March Equinox - big deal? ... and 5 more Spring activities

2023-11-20 09:44:51

March Equinox - big deal? ... and 5 more Spring activities


 What's with the March Equinox? Does it really affect our lives? Is it just some astronomical occurrence? Students calculate the daylight hours at the March Equinox by time between longest and shortest days. They examine the progression of those daylight hour changes and look for a pattern.

For Adventurer members we have an editable Word docx, our Excel work, and our solutions.

And more Spring activities 

Holiday candy sales (2017) - Students translate a pie chart of information on candy sales to actual dollars spent for various holidays. They then ponder the incredible amount spent in America on candy.  6.RP.3 , 7.RP.3  7.EE.3

Python Tree(2021) - We let students see a tree leafing out with the use of a fractal and the start of appreciating recursion.  We used the Python programming language and asked students to figure out what the program is saying to do ... without Python instructions.  Pretty, fun, and important in our world today. 4.OA, 5.OA, 8.F, MP7, MP8, HSF.IF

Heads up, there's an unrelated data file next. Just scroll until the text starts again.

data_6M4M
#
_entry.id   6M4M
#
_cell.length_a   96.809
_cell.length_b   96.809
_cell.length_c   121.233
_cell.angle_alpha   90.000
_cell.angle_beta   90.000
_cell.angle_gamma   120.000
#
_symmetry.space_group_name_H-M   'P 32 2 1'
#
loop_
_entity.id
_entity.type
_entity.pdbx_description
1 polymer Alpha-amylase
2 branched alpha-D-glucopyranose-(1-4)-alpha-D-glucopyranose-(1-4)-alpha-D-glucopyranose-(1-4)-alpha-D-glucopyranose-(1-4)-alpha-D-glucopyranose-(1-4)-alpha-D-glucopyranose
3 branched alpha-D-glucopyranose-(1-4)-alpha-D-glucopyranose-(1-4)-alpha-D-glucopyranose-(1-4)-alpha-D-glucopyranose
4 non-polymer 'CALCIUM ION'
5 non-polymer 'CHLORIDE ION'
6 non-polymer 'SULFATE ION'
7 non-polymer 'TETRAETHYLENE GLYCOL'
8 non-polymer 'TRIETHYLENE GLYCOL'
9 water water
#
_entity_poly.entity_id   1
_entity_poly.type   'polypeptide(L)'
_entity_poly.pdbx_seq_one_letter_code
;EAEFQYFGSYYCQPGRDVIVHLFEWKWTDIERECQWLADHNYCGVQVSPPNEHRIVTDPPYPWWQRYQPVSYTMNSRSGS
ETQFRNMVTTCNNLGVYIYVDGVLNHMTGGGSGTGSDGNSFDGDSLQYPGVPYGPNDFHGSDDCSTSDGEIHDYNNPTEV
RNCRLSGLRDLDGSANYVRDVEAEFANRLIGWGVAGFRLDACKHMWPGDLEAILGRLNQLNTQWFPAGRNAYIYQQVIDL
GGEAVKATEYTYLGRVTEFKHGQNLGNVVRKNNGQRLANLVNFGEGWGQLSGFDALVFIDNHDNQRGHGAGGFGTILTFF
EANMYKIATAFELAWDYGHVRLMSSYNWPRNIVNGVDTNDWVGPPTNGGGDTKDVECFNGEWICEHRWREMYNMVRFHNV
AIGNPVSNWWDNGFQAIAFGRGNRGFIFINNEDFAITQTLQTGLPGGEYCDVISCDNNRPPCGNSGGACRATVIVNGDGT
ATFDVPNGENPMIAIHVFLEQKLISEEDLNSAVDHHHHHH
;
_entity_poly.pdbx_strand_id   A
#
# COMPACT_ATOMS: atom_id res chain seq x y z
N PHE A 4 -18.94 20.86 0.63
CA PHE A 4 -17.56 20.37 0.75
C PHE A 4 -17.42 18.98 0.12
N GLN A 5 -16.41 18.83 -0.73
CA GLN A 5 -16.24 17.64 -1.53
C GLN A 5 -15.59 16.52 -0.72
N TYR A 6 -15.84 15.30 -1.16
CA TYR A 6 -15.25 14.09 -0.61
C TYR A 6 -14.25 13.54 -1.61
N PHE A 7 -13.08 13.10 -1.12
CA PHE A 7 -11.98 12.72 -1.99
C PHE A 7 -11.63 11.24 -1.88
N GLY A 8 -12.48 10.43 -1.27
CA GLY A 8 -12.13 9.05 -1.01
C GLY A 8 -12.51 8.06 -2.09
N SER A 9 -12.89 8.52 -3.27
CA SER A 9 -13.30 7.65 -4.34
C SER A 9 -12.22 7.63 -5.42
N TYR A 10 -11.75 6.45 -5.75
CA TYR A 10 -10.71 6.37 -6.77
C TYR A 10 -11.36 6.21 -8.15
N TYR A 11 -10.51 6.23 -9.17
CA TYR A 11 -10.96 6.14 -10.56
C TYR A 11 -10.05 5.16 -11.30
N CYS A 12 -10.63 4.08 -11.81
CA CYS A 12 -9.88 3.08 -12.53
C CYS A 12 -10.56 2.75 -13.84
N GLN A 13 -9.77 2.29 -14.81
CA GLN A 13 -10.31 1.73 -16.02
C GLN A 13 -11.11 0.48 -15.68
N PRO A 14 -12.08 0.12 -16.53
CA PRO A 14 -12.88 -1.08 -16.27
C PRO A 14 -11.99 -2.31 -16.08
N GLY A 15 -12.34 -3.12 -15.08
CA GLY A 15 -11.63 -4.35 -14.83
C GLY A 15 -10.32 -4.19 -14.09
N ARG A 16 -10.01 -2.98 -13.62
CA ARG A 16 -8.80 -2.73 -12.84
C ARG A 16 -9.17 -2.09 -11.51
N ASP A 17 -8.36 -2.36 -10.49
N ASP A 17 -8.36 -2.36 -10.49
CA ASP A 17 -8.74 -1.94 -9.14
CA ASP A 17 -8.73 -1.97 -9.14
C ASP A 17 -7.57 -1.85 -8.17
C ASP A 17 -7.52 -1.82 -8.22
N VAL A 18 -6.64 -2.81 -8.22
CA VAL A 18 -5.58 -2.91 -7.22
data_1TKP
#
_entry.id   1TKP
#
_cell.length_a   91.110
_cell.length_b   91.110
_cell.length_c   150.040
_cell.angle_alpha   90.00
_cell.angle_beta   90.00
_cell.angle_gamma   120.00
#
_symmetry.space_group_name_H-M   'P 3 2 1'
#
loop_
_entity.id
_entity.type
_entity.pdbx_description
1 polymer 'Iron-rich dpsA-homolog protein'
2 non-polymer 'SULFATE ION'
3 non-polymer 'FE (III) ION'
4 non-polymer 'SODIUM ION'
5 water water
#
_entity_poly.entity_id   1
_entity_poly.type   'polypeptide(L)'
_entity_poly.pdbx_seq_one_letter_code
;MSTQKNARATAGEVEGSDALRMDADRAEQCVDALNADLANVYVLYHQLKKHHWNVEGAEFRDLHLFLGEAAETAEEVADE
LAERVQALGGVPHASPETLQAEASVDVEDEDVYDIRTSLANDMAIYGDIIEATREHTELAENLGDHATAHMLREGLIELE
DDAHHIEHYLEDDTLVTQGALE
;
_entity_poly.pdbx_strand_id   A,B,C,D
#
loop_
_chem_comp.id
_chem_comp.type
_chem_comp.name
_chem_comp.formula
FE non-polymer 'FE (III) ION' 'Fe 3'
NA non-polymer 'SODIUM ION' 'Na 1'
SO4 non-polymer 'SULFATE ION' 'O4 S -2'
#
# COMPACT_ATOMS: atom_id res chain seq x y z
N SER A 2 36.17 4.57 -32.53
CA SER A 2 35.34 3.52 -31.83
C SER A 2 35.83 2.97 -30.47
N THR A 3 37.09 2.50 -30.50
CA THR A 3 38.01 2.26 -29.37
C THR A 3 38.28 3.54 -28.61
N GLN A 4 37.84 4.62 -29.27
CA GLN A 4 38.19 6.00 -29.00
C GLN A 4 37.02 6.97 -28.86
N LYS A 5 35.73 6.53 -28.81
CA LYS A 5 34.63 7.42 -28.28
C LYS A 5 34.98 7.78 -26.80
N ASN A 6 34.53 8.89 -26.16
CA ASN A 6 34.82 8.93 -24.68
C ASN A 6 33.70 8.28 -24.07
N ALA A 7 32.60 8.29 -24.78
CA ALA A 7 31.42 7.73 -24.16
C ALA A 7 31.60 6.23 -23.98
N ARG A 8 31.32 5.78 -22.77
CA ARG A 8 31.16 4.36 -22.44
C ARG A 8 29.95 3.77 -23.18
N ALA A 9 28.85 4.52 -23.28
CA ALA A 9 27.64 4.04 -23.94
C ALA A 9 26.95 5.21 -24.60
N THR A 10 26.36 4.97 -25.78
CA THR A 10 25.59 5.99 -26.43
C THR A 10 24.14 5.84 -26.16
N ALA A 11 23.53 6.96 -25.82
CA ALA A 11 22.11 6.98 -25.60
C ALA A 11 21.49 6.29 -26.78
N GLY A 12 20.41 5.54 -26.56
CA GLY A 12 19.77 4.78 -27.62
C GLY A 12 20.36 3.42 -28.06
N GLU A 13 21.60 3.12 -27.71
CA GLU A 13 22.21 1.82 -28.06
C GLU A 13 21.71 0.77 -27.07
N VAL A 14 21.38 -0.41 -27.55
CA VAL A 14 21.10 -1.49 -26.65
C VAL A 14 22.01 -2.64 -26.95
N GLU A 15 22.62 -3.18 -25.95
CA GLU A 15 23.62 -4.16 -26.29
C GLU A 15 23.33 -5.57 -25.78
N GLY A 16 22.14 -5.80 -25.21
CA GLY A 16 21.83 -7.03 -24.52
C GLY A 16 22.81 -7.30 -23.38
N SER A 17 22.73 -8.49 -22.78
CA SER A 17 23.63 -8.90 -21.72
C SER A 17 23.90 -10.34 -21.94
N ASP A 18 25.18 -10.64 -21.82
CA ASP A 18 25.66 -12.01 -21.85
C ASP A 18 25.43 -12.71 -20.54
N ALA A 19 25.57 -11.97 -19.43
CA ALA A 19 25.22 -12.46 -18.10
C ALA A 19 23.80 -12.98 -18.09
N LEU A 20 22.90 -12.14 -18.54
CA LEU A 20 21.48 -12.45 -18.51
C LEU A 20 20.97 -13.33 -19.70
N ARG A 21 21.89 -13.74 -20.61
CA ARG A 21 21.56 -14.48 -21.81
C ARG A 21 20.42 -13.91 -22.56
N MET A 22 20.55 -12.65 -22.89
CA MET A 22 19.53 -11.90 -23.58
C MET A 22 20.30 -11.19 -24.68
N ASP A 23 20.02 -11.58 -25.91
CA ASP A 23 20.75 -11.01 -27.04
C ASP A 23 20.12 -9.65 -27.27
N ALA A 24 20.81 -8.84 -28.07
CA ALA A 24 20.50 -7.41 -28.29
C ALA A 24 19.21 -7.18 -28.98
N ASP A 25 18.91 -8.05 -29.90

Planning to plant seeds (2016) - It's time to get ready to plant my garden again.  Here in Boston we have to start our seeds indoors to give them a head start before we can put plants outside. The seed packages tells me how many weeks early to plant seeds indoors and how long the seeds will take to sprout. That's a lot of counting backwards.  This activity introduces students to the use of spreadsheets to count the time between planting indoors and planting outdoors. HSF.BF, HS.M, HSA.REI, HSA.CED

Deer tickIt's tick time again (2021) - With Excel graphing or graphing by hand, use our data from the CDC to find the growth of Lyme in your state and engage in hypothesizing why that growth or decline might be occurring.  What are your odds of contracting Lyme this year? 5.MD, 6.SP, 7.RP, 7.SP

The Geometry of flooding (2010) - Students are given data on spring rain amounts and rise in river level.  They then calculate the volume of water generated by inches of rain spread over the surface area. Specific river catchment areas are then considered to understand the actual voluminous rise of the river. Once the volume of water is calculated, students are asked to find approximate river depth change for a hypothetical rain event. 5.MD, 6.G, 6.EE, 6.RP, 7.G, 7.RP, HSG, HSF

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